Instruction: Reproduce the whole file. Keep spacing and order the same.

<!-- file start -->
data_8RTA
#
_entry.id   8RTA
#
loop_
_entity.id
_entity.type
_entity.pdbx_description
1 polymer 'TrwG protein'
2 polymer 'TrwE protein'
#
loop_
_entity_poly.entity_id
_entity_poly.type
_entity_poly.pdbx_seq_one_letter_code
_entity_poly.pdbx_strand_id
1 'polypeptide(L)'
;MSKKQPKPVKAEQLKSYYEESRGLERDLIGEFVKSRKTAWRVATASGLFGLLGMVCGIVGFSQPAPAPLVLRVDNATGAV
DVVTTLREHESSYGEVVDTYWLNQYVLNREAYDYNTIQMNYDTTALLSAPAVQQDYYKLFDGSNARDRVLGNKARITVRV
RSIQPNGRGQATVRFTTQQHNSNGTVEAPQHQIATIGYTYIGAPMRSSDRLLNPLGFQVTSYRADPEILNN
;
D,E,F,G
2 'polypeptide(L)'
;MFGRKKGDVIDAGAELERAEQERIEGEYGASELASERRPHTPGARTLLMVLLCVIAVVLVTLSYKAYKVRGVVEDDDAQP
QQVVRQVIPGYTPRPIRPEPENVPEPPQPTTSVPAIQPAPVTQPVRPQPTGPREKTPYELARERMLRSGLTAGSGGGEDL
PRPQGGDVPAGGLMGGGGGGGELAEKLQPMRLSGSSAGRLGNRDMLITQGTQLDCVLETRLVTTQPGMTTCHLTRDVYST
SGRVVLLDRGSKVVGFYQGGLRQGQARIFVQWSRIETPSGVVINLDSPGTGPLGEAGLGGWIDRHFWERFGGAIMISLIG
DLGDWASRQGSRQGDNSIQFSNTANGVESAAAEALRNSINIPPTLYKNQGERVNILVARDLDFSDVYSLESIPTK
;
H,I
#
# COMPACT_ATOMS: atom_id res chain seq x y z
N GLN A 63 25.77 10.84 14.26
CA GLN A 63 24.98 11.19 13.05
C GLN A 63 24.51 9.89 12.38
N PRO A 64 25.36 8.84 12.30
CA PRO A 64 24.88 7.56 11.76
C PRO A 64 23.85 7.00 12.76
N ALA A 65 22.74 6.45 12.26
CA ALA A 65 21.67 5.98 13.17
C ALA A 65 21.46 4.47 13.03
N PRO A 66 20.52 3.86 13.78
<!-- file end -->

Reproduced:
data_8RTA
#
_entry.id   8RTA
#
loop_
_entity.id
_entity.type
_entity.pdbx_description
1 polymer 'TrwG protein'
2 polymer 'TrwE protein'
#
loop_
_entity_poly.entity_id
_entity_poly.type
_entity_poly.pdbx_seq_one_letter_code
_entity_poly.pdbx_strand_id
1 'polypeptide(L)'
;MSKKQPKPVKAEQLKSYYEESRGLERDLIGEFVKSRKTAWRVATASGLFGLLGMVCGIVGFSQPAPAPLVLRVDNATGAV
DVVTTLREHESSYGEVVDTYWLNQYVLNREAYDYNTIQMNYDTTALLSAPAVQQDYYKLFDGSNARDRVLGNKARITVRV
RSIQPNGRGQATVRFTTQQHNSNGTVEAPQHQIATIGYTYIGAPMRSSDRLLNPLGFQVTSYRADPEILNN
;
D,E,F,G
2 'polypeptide(L)'
;MFGRKKGDVIDAGAELERAEQERIEGEYGASELASERRPHTPGARTLLMVLLCVIAVVLVTLSYKAYKVRGVVEDDDAQP
QQVVRQVIPGYTPRPIRPEPENVPEPPQPTTSVPAIQPAPVTQPVRPQPTGPREKTPYELARERMLRSGLTAGSGGGEDL
PRPQGGDVPAGGLMGGGGGGGELAEKLQPMRLSGSSAGRLGNRDMLITQGTQLDCVLETRLVTTQPGMTTCHLTRDVYST
SGRVVLLDRGSKVVGFYQGGLRQGQARIFVQWSRIETPSGVVINLDSPGTGPLGEAGLGGWIDRHFWERFGGAIMISLIG
DLGDWASRQGSRQGDNSIQFSNTANGVESAAAEALRNSINIPPTLYKNQGERVNILVARDLDFSDVYSLESIPTK
;
H,I
#
# COMPACT_ATOMS: atom_id res chain seq x y z
N GLN A 63 25.77 10.84 14.26
CA GLN A 63 24.98 11.19 13.05
C GLN A 63 24.51 9.89 12.38
N PRO A 64 25.36 8.84 12.30
CA PRO A 64 24.88 7.56 11.76
C PRO A 64 23.85 7.00 12.76
N ALA A 65 22.74 6.45 12.26
CA ALA A 65 21.67 5.98 13.17
C ALA A 65 21.46 4.47 13.03
N PRO A 66 20.52 3.86 13.78